Points of Competition. If the policies are are largely standardized within the metal tiers, you might ask: what distinguishes one insurer's policy from another insurer's policy? In general, insurers compete for your business based upon (1) the quality and scope of the network of doctors and hospitals that is offered under each plan, (2) the quality of the insurance administration (the administration and processing of claims and responsiveness to inquiries), (3) consumer tools and services offered under the plan (for example, tele-health access, digital platforms, web-based tools, mobile applications, etc,), and (4) premiums or price. For most consumers, the two most important points of competition among insurers are price and network.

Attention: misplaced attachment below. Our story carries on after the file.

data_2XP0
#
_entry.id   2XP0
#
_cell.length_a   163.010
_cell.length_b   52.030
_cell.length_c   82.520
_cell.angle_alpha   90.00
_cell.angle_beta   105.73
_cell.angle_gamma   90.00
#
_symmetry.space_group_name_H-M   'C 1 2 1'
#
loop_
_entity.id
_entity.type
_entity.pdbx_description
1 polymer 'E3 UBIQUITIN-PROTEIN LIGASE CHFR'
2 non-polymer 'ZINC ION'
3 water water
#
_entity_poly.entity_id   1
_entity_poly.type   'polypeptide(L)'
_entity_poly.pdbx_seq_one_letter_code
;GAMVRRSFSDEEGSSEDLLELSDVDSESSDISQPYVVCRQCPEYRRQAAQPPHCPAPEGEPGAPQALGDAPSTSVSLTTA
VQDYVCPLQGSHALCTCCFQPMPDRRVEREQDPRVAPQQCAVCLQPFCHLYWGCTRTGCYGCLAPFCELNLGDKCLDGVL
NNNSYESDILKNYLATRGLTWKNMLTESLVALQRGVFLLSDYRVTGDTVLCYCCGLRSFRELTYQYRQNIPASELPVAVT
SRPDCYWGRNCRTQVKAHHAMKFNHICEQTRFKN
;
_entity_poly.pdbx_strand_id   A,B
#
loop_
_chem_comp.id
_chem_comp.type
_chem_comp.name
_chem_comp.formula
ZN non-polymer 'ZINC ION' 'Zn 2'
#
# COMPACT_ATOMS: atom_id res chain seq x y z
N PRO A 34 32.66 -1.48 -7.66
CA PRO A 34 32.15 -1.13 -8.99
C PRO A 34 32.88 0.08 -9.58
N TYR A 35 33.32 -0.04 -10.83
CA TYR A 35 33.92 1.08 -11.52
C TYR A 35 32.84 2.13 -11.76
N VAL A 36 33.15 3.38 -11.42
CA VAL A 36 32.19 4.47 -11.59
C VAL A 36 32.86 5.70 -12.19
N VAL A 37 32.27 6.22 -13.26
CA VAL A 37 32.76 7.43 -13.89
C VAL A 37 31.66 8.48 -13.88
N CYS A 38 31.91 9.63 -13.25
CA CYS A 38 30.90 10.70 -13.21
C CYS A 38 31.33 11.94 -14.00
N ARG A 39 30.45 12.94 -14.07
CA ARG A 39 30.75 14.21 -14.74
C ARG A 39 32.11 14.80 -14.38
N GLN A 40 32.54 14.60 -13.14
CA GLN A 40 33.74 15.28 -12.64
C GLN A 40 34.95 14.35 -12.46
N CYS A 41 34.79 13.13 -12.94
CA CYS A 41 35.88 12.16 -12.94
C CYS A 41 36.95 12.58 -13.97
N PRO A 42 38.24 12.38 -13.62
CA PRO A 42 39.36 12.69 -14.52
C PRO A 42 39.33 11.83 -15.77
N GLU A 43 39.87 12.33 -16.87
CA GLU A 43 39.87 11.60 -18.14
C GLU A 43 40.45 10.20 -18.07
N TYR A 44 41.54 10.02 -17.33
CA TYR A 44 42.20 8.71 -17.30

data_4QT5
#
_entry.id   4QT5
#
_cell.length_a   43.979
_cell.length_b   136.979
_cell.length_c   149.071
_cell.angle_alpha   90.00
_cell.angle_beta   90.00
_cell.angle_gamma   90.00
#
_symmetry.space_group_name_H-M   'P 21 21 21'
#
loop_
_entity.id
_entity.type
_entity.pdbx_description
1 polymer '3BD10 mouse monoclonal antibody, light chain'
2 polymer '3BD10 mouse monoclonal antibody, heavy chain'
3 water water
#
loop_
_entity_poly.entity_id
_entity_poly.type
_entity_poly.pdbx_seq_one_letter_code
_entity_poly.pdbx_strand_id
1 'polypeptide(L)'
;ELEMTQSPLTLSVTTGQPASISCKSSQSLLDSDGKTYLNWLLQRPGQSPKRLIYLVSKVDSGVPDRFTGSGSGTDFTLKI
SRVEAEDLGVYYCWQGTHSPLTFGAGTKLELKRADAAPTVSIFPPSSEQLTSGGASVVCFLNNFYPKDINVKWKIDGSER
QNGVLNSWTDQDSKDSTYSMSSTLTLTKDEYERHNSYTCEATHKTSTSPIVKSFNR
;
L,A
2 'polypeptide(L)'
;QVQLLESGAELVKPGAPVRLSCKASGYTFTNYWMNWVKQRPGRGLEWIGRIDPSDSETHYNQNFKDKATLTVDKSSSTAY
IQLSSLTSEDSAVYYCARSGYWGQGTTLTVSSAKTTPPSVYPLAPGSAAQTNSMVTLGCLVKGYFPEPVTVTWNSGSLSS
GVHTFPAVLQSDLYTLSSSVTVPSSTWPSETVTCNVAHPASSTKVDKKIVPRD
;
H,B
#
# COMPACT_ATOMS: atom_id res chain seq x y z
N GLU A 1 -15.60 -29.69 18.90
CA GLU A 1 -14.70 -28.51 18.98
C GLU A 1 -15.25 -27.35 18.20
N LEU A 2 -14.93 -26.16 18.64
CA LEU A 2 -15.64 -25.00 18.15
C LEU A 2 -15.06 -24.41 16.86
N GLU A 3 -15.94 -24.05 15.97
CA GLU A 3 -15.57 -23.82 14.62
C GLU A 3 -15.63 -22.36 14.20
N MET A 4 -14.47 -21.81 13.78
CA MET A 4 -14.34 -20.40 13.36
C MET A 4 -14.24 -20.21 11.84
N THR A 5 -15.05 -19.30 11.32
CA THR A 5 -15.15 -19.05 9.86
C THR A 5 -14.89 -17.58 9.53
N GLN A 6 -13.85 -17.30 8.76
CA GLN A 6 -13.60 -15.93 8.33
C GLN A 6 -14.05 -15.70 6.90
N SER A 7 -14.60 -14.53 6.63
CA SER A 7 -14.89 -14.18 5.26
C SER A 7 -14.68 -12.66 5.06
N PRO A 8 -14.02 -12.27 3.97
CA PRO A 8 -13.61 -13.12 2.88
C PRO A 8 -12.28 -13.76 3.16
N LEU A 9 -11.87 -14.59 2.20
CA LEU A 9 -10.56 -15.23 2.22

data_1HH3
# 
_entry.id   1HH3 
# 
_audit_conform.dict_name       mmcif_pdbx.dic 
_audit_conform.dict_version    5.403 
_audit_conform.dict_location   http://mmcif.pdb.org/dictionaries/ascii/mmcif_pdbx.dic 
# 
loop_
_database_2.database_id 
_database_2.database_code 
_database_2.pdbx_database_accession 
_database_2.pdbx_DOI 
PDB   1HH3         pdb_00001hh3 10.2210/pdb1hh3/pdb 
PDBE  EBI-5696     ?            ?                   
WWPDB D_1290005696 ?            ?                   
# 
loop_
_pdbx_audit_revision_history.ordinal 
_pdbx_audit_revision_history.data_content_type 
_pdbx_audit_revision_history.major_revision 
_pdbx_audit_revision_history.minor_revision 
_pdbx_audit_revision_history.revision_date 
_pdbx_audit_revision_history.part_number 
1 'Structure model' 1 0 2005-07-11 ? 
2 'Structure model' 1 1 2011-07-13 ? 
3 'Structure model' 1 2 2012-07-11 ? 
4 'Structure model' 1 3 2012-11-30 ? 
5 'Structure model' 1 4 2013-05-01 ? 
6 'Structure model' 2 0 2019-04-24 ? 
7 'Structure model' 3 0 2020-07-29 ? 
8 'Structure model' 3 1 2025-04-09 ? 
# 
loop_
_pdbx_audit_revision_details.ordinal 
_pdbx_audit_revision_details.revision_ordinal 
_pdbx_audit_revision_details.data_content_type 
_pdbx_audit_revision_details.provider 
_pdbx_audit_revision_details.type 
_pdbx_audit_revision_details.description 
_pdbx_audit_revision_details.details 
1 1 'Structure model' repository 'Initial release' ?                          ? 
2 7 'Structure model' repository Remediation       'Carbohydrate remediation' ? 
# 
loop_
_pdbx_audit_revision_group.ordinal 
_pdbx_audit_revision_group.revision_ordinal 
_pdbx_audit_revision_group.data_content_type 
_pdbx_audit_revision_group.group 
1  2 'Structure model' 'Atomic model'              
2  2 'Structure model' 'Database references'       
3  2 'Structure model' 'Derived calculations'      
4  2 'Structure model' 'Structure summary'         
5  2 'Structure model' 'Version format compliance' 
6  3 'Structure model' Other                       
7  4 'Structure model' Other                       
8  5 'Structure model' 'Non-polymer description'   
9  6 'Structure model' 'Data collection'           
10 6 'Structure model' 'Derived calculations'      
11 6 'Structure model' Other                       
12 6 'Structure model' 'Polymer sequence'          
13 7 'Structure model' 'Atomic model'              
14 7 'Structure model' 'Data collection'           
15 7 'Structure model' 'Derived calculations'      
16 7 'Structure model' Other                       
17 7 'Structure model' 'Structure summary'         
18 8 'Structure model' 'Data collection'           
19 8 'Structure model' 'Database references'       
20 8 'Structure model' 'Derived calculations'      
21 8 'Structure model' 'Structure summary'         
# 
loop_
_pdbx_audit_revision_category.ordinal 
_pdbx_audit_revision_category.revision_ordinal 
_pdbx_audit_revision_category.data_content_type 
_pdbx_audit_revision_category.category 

With this information in mind, let's take a look at some of the insurance policies and prices that are available in San Mateo County (Pricing Region 8), where my home is located. There are five insurers competing for my business in San Mateo County: Anthem, Blue Shield, CCHP, Health Net and Kaiser Permanente. The overall weighted average increase for all policies (all insurers, all metal tiers) in San Mateo is 6.6 percent. However, the increase in the least expense Bronze policy is only 3.2 percent, and the cost of the least expensive Silver policy has actually gone down 1.1 percent since 2015. The costs of the Silver and Bronze policies are especially important because at present 56 percent of all policies issued in San Mateo County through Covered California are Silver plans and 32 percent are Bronze plans. Very few consumers choose the relatively more expensive Gold and Platinum Plans. This situation is not unique to San Mateo County. State-wide, 63 percent of consumers hold Silver plans and 26 percent hold Bronze plans.